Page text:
Measured channel frequencies are as follows:-
  • CH1 - 2414 MHz
    CH2 - 2432 MHz
    CH3 - 2450 MHz
    CH4 - 2468 MHz
    CH5 - 2370 MHz
    CH6 - 2390 MHz
    CH7 - 2490 MHz
    CH8 - 2510 MHz
* note that there is some confusion about the channel settings on the datasheet.

The input impedance was measured as 72ohms resistive, which should be close enough to standards for video terminating equipment.

On the whole, this looks like a decent system. The test was done with no video modulation so no comments can be made concerning the video deviation and quality. The first harmonic in the 4.74GHz was -35dBm or -60dB down from the fundamental so this is spectrally quite clean. The switching power supply board is not coupled sturdily to the transmitter module so some care should be taken when handling and mounting the unit to avoid stressing the joint. Special attention should be given to the fact that the CH1, CH2, and CH4 frequencies do not correspond exactly with that of Lawmate's, so if you happen to be using Lawmate receivers, you should avoid these channels as some performance penalty will be incurred due to the frequency mismatch. At USD62/watt, it's not a bad deal.

30 July 2010

Lawmate LM500 2.4GHz Video Transmitter

Posted: Mon 09 Aug 09 2010 10:09 pm
by Daniel Wee
Lawmate LM500 2.4GHz Video Transmitter ... ucts_id=87

The Lawmate LM500 transmitter is one of the most popular 2.4GHz transmitter modules. It is so named due to the 500mW rated output power. They are very compact (weighs only 12g) and comes with a heatsink which is mounted on the wrong side of the module and, as a result, does little to dissipate heat. In fact it may actually make things worse because it obstructs the ventilation holes on the tin shield. The newer LM500 module is slightly better in that there are more ventilation holes in the casing and slightly more clearance.
LM500 007a.JPG
LM500 007a.JPG (59.96 KiB) Viewed 14227 times
The connecting plug is very small and with usage, the wires have a tendency to fray or come loose (see yellow wire in photo). Some care needs to be taken with this connector.

There are some interesting things (irregularities) about this module. To begin with, the channel assignments of the old LM500 is as follows:-
  • CH1 - 2410 MHz
    CH2 - 2450 MHz
    CH3 - 2430 MHz
    CH4 - 2470 MHz
    CH5 - 2370 MHz
    CH6 - 2490 MHz
    CH7 - 2390 MHz
    CH8 - 2510 MHz
The new version of LM500, however, has a different sent of frequencies, as follows:-
  • CH1 - 2410 MHz
    CH2 - 2430 MHz
    CH3 - 2450 MHz
    CH4 - 2470 MHz
    CH5 - 2370 MHz
    CH6 - 2390 MHz
    CH7 - 2490 MHz
    CH8 - 2510 MHz
These channel switch positions are set using the chart that came with the new LM500 module. It is possible that the older module has a different chart. I'm not sure at which point they changed the channel assignments. The old and new boards, otherwise, look identical. New Lawmate receivers conform to the newer channel assignments. These changes aren't just in the software though, as I discovered. The following shows the spectrum sweep of the old and the new modules respectively:-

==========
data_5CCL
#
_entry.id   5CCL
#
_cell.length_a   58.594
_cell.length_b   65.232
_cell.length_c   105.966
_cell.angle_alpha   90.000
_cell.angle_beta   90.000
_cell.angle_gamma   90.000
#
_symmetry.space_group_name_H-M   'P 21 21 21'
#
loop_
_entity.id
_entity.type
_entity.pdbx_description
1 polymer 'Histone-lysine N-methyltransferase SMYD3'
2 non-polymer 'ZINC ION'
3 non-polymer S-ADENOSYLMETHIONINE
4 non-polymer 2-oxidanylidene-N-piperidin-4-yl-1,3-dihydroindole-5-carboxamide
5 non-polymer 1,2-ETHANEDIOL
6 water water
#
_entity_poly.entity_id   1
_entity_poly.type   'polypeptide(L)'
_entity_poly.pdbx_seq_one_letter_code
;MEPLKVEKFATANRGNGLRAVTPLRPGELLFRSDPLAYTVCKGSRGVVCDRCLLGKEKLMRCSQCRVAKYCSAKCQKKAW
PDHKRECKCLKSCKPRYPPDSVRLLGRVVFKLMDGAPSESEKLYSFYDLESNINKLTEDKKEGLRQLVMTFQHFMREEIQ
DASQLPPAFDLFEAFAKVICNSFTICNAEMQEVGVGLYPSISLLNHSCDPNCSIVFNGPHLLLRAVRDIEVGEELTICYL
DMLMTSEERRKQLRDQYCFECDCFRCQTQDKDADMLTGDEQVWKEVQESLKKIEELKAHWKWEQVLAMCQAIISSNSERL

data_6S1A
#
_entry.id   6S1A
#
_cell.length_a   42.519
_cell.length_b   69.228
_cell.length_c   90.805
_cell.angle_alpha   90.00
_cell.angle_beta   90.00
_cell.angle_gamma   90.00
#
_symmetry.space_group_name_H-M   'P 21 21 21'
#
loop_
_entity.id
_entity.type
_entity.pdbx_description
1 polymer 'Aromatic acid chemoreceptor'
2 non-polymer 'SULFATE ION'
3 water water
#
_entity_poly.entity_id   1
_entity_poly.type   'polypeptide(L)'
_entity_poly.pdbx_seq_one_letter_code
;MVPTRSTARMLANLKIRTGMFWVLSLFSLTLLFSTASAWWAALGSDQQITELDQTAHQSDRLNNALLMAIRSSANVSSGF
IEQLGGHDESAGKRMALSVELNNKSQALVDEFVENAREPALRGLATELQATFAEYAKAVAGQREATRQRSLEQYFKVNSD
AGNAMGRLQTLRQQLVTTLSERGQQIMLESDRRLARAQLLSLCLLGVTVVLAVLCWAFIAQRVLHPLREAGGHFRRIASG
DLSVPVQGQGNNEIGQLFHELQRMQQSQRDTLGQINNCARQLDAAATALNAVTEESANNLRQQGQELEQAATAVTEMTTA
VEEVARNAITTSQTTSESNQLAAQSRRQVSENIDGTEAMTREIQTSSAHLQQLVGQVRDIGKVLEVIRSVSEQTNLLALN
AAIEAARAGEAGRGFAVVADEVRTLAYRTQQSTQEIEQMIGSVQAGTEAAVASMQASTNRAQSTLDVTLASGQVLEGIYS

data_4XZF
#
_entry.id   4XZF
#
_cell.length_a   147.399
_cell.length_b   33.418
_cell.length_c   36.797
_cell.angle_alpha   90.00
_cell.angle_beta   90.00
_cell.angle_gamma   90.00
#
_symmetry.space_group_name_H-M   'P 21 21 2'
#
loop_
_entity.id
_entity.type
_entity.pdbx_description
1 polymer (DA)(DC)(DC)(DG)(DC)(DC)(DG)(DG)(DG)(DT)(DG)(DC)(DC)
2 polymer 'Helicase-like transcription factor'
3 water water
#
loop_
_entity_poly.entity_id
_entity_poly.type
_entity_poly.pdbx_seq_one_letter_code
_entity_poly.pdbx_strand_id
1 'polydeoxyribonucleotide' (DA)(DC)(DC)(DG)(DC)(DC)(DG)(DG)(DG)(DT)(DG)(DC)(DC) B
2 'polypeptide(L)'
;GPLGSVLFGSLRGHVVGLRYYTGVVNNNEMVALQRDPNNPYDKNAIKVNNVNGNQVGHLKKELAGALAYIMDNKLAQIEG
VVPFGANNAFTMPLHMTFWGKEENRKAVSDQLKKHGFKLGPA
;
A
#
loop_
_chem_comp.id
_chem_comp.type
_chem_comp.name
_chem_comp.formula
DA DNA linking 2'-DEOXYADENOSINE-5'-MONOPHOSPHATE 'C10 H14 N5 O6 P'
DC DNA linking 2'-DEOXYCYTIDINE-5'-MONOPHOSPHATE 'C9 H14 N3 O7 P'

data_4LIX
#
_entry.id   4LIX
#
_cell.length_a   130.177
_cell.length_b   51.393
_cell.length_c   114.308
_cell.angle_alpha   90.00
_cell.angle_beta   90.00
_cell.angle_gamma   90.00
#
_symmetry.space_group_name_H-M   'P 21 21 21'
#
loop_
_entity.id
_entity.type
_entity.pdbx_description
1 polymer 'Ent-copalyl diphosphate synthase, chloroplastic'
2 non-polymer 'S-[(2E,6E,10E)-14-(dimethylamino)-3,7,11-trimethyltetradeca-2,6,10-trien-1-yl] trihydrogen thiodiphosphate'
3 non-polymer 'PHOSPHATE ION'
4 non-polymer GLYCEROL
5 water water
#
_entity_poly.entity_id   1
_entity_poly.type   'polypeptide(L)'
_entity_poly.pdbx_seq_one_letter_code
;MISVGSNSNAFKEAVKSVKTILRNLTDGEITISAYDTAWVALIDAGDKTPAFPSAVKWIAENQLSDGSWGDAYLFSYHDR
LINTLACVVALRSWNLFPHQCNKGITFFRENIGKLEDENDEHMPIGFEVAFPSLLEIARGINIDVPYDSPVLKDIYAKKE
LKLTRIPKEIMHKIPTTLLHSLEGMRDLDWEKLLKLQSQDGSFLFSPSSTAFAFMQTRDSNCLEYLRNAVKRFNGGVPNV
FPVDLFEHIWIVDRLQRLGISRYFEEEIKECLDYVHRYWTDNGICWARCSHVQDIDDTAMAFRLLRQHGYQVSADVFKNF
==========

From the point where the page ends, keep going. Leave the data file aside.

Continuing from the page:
LM500 002.png
Older version of LM500
LM500 002.png (6.04 KiB) Viewed 14227 times
LM500 001.png
Newer version of LM500
LM500 001.png (6.42 KiB) Viewed 14227 times
As you can see, the older LM500 is more spectrally pure than the new LM500. There seems to be an unfiltered IF image product (350MHz IF) that's quite strong. (There is an accessible green trimmer that appears to be part of the VCO circuitry and could be used to fine tune the frequency. I have not verified this so unless you have the proper equipment, it would be best to leave that trimmer alone.)

Both show the same tendency to drop the output power a little (by up to 1dBm) as it grows hotter. Both draw around 450mA at 5V for about 500mW output yielding an efficiency of 22%. Output power is very sensitive to voltage and can rise and fall with voltage fluctuations. The module is rated to only run at 5V but in some cases, it is sold with a cable with an embedded switching regulator which will drop the voltage to 5V efficiently.

One of the problems with the LM500 design is the tin cover. Over time, the metal oxidizes/corrodes if exposed to moisture, and the contact between the two halves degrade. When this happens, vibrations can induce varying degrees of contact with the cover and this can result in frequency fluctuations which show up as interference lines on the video image. One way to reduce this is to solder the halves together.

Another irregularity of the module is that the video input exhibits a passive impedance of around 345ohms, as opposed to the more regular 75ohms. This may affect the image dynamics but can easily be corrected with a 100ohm resistor in parallel with the input. (In the case of the 1W Lawmate 2.4GHz transmitter, the input impedance measured around 110ohms so the corrective resistor should be around 220-240ohms.) Audio input is mono-only.

It has been reported variously that Lawmate has ceased production of this module and/or is re-designing it. Having said that, this is a tried and tested module and is very compact. It's about USD100/watt and so represents a slightly higher investment.